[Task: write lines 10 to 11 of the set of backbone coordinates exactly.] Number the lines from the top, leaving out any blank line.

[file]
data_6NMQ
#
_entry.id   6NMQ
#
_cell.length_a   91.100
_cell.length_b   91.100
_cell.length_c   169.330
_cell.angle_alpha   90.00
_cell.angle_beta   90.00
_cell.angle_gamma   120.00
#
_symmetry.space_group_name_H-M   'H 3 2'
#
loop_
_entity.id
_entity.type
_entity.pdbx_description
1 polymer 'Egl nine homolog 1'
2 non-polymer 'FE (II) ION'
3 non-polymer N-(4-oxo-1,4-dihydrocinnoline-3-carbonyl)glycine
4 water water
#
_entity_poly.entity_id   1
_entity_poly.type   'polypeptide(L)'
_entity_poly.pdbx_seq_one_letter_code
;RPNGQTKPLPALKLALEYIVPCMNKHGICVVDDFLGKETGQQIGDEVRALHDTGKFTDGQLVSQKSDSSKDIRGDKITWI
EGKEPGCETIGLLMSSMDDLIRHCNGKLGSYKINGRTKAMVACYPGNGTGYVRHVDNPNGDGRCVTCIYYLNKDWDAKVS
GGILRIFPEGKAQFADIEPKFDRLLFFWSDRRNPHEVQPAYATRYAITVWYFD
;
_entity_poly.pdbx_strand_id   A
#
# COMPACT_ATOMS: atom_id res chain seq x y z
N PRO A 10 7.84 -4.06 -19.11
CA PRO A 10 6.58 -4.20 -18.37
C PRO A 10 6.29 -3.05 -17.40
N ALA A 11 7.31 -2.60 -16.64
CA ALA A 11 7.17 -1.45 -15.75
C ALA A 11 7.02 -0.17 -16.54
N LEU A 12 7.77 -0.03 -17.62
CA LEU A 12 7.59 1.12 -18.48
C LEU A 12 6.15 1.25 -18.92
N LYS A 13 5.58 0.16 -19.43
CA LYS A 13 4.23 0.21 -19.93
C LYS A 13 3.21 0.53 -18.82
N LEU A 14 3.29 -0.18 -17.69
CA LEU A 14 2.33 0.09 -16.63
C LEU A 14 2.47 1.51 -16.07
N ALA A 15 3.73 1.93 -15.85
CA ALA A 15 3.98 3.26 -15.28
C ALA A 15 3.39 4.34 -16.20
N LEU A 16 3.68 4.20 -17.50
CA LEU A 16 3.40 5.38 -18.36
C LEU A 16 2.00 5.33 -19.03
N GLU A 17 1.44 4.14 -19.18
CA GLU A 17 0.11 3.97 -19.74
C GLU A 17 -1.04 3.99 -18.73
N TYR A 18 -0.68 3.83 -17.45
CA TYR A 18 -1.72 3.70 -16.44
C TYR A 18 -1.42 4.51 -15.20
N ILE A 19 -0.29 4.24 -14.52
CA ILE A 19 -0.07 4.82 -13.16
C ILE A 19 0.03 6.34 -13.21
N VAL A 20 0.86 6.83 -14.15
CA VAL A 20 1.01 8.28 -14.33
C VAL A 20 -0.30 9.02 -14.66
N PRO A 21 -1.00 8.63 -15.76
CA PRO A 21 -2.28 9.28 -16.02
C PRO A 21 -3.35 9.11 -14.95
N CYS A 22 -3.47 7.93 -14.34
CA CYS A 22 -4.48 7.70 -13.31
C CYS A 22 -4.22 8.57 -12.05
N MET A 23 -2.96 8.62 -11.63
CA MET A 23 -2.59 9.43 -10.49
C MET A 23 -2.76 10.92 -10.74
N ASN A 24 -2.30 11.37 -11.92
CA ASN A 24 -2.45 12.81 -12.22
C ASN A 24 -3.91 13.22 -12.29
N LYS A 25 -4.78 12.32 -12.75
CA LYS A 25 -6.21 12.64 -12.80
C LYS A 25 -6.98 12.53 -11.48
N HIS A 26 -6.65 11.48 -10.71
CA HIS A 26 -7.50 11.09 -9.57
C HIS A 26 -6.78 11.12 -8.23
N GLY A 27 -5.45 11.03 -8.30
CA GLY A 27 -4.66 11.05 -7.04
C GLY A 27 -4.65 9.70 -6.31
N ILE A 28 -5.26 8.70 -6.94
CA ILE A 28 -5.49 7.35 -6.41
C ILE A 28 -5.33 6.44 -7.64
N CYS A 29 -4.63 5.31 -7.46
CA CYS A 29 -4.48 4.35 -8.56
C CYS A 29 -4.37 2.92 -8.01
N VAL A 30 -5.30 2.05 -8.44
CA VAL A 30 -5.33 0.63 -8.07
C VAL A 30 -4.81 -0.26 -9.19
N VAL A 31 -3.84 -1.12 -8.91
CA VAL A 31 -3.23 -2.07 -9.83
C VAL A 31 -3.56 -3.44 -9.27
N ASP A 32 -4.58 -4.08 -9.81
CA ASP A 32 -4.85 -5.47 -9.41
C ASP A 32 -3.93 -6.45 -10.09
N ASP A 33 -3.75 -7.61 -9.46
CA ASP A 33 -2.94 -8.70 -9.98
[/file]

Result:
_cell.angle_gamma   120.00
#